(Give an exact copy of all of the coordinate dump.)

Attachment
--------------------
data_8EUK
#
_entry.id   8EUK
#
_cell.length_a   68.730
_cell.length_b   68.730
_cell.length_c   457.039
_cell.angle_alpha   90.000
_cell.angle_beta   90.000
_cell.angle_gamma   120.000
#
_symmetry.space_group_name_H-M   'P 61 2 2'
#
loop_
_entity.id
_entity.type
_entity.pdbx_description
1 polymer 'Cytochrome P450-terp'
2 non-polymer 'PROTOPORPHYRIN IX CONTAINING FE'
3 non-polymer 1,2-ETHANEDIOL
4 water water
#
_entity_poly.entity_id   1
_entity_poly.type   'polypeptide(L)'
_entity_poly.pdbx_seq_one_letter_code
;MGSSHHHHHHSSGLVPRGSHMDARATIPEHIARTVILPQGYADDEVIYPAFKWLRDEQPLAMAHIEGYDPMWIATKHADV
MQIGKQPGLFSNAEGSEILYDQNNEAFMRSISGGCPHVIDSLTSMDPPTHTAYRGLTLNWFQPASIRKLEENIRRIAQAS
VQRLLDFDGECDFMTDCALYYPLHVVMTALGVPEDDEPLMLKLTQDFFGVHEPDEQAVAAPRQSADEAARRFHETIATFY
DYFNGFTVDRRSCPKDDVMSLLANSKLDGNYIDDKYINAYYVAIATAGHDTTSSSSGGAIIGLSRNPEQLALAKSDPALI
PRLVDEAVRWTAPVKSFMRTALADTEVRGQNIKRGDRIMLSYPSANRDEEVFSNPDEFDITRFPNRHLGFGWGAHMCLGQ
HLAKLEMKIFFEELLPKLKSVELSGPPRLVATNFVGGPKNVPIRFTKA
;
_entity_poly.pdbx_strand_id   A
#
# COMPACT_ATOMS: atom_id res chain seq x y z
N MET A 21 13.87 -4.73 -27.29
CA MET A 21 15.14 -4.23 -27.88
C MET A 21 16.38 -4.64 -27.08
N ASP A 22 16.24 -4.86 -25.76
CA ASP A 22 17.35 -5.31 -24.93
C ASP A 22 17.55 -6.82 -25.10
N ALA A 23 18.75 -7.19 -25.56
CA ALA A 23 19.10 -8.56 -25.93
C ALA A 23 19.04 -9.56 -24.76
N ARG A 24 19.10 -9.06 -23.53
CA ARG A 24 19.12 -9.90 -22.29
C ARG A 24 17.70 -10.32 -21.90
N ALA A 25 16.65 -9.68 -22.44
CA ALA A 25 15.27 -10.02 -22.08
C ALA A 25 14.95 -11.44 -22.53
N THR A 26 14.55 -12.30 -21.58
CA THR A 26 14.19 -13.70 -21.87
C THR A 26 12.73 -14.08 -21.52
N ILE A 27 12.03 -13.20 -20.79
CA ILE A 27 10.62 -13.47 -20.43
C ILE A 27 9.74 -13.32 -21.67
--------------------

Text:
data_8EUK
#
_entry.id   8EUK
#
_cell.length_a   68.730
_cell.length_b   68.730
_cell.length_c   457.039
_cell.angle_alpha   90.000
_cell.angle_beta   90.000
_cell.angle_gamma   120.000
#
_symmetry.space_group_name_H-M   'P 61 2 2'
#
loop_
_entity.id
_entity.type
_entity.pdbx_description
1 polymer 'Cytochrome P450-terp'
2 non-polymer 'PROTOPORPHYRIN IX CONTAINING FE'
3 non-polymer 1,2-ETHANEDIOL
4 water water
#
_entity_poly.entity_id   1
_entity_poly.type   'polypeptide(L)'
_entity_poly.pdbx_seq_one_letter_code
;MGSSHHHHHHSSGLVPRGSHMDARATIPEHIARTVILPQGYADDEVIYPAFKWLRDEQPLAMAHIEGYDPMWIATKHADV
MQIGKQPGLFSNAEGSEILYDQNNEAFMRSISGGCPHVIDSLTSMDPPTHTAYRGLTLNWFQPASIRKLEENIRRIAQAS
VQRLLDFDGECDFMTDCALYYPLHVVMTALGVPEDDEPLMLKLTQDFFGVHEPDEQAVAAPRQSADEAARRFHETIATFY
DYFNGFTVDRRSCPKDDVMSLLANSKLDGNYIDDKYINAYYVAIATAGHDTTSSSSGGAIIGLSRNPEQLALAKSDPALI
PRLVDEAVRWTAPVKSFMRTALADTEVRGQNIKRGDRIMLSYPSANRDEEVFSNPDEFDITRFPNRHLGFGWGAHMCLGQ
HLAKLEMKIFFEELLPKLKSVELSGPPRLVATNFVGGPKNVPIRFTKA
;
_entity_poly.pdbx_strand_id   A
#
# COMPACT_ATOMS: atom_id res chain seq x y z
N MET A 21 13.87 -4.73 -27.29
CA MET A 21 15.14 -4.23 -27.88
C MET A 21 16.38 -4.64 -27.08
N ASP A 22 16.24 -4.86 -25.76
CA ASP A 22 17.35 -5.31 -24.93
C ASP A 22 17.55 -6.82 -25.10
N ALA A 23 18.75 -7.19 -25.56
CA ALA A 23 19.10 -8.56 -25.93
C ALA A 23 19.04 -9.56 -24.76
N ARG A 24 19.10 -9.06 -23.53
CA ARG A 24 19.12 -9.90 -22.29
C ARG A 24 17.70 -10.32 -21.90
N ALA A 25 16.65 -9.68 -22.44
CA ALA A 25 15.27 -10.02 -22.08
C ALA A 25 14.95 -11.44 -22.53
N THR A 26 14.55 -12.30 -21.58
CA THR A 26 14.19 -13.70 -21.87
C THR A 26 12.73 -14.08 -21.52
N ILE A 27 12.03 -13.20 -20.79
CA ILE A 27 10.62 -13.47 -20.43
C ILE A 27 9.74 -13.32 -21.67